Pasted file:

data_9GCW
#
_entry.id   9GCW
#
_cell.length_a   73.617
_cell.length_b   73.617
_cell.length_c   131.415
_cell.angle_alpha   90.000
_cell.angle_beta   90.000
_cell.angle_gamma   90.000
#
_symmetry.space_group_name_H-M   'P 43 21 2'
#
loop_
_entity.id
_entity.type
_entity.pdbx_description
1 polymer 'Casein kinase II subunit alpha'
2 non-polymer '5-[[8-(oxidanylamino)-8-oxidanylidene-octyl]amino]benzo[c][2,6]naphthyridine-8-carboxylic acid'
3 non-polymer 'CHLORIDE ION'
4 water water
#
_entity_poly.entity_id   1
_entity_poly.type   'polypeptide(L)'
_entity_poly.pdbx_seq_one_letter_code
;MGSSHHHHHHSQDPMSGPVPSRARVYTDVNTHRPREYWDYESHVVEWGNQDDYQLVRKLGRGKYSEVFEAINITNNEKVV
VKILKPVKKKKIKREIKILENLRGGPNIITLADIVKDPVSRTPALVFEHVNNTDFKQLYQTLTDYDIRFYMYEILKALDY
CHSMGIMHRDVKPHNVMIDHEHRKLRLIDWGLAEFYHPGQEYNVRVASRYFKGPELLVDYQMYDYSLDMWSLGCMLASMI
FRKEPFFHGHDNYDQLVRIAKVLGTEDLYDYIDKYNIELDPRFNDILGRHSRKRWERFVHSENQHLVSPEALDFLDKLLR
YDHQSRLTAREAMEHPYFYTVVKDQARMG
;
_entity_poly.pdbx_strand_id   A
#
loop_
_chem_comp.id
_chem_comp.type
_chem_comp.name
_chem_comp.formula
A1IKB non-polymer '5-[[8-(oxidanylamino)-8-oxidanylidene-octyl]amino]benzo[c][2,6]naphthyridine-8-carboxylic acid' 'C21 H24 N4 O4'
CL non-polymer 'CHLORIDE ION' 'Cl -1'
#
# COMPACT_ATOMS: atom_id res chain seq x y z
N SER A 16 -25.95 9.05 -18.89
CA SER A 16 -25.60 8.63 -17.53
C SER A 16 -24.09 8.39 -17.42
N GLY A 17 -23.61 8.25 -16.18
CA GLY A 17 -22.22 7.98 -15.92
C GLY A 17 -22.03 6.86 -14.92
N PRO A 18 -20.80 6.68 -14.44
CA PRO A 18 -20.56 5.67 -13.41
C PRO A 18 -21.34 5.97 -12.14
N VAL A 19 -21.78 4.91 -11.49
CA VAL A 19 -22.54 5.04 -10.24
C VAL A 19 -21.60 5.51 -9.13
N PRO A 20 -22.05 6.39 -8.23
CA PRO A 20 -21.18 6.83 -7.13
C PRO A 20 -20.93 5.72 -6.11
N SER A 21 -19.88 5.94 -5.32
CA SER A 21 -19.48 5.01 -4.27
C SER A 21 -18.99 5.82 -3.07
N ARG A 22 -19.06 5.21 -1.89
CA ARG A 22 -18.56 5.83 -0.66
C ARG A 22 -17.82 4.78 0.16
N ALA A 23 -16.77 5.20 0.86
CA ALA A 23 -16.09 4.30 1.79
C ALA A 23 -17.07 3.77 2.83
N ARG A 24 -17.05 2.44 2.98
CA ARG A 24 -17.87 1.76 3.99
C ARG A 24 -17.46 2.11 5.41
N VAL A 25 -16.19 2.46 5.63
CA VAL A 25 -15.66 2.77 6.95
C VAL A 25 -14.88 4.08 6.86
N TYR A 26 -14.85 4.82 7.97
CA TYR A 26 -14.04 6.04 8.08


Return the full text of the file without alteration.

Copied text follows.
data_9GCW
#
_entry.id   9GCW
#
_cell.length_a   73.617
_cell.length_b   73.617
_cell.length_c   131.415
_cell.angle_alpha   90.000
_cell.angle_beta   90.000
_cell.angle_gamma   90.000
#
_symmetry.space_group_name_H-M   'P 43 21 2'
#
loop_
_entity.id
_entity.type
_entity.pdbx_description
1 polymer 'Casein kinase II subunit alpha'
2 non-polymer '5-[[8-(oxidanylamino)-8-oxidanylidene-octyl]amino]benzo[c][2,6]naphthyridine-8-carboxylic acid'
3 non-polymer 'CHLORIDE ION'
4 water water
#
_entity_poly.entity_id   1
_entity_poly.type   'polypeptide(L)'
_entity_poly.pdbx_seq_one_letter_code
;MGSSHHHHHHSQDPMSGPVPSRARVYTDVNTHRPREYWDYESHVVEWGNQDDYQLVRKLGRGKYSEVFEAINITNNEKVV
VKILKPVKKKKIKREIKILENLRGGPNIITLADIVKDPVSRTPALVFEHVNNTDFKQLYQTLTDYDIRFYMYEILKALDY
CHSMGIMHRDVKPHNVMIDHEHRKLRLIDWGLAEFYHPGQEYNVRVASRYFKGPELLVDYQMYDYSLDMWSLGCMLASMI
FRKEPFFHGHDNYDQLVRIAKVLGTEDLYDYIDKYNIELDPRFNDILGRHSRKRWERFVHSENQHLVSPEALDFLDKLLR
YDHQSRLTAREAMEHPYFYTVVKDQARMG
;
_entity_poly.pdbx_strand_id   A
#
loop_
_chem_comp.id
_chem_comp.type
_chem_comp.name
_chem_comp.formula
A1IKB non-polymer '5-[[8-(oxidanylamino)-8-oxidanylidene-octyl]amino]benzo[c][2,6]naphthyridine-8-carboxylic acid' 'C21 H24 N4 O4'
CL non-polymer 'CHLORIDE ION' 'Cl -1'
#
# COMPACT_ATOMS: atom_id res chain seq x y z
N SER A 16 -25.95 9.05 -18.89
CA SER A 16 -25.60 8.63 -17.53
C SER A 16 -24.09 8.39 -17.42
N GLY A 17 -23.61 8.25 -16.18
CA GLY A 17 -22.22 7.98 -15.92
C GLY A 17 -22.03 6.86 -14.92
N PRO A 18 -20.80 6.68 -14.44
CA PRO A 18 -20.56 5.67 -13.41
C PRO A 18 -21.34 5.97 -12.14
N VAL A 19 -21.78 4.91 -11.49
CA VAL A 19 -22.54 5.04 -10.24
C VAL A 19 -21.60 5.51 -9.13
N PRO A 20 -22.05 6.39 -8.23
CA PRO A 20 -21.18 6.83 -7.13
C PRO A 20 -20.93 5.72 -6.11
N SER A 21 -19.88 5.94 -5.32
CA SER A 21 -19.48 5.01 -4.27
C SER A 21 -18.99 5.82 -3.07
N ARG A 22 -19.06 5.21 -1.89
CA ARG A 22 -18.56 5.83 -0.66
C ARG A 22 -17.82 4.78 0.16
N ALA A 23 -16.77 5.20 0.86
CA ALA A 23 -16.09 4.30 1.79
C ALA A 23 -17.07 3.77 2.83
N ARG A 24 -17.05 2.44 2.98
CA ARG A 24 -17.87 1.76 3.99
C ARG A 24 -17.46 2.11 5.41
N VAL A 25 -16.19 2.46 5.63
CA VAL A 25 -15.66 2.77 6.95
C VAL A 25 -14.88 4.08 6.86
N TYR A 26 -14.85 4.82 7.97
CA TYR A 26 -14.04 6.04 8.08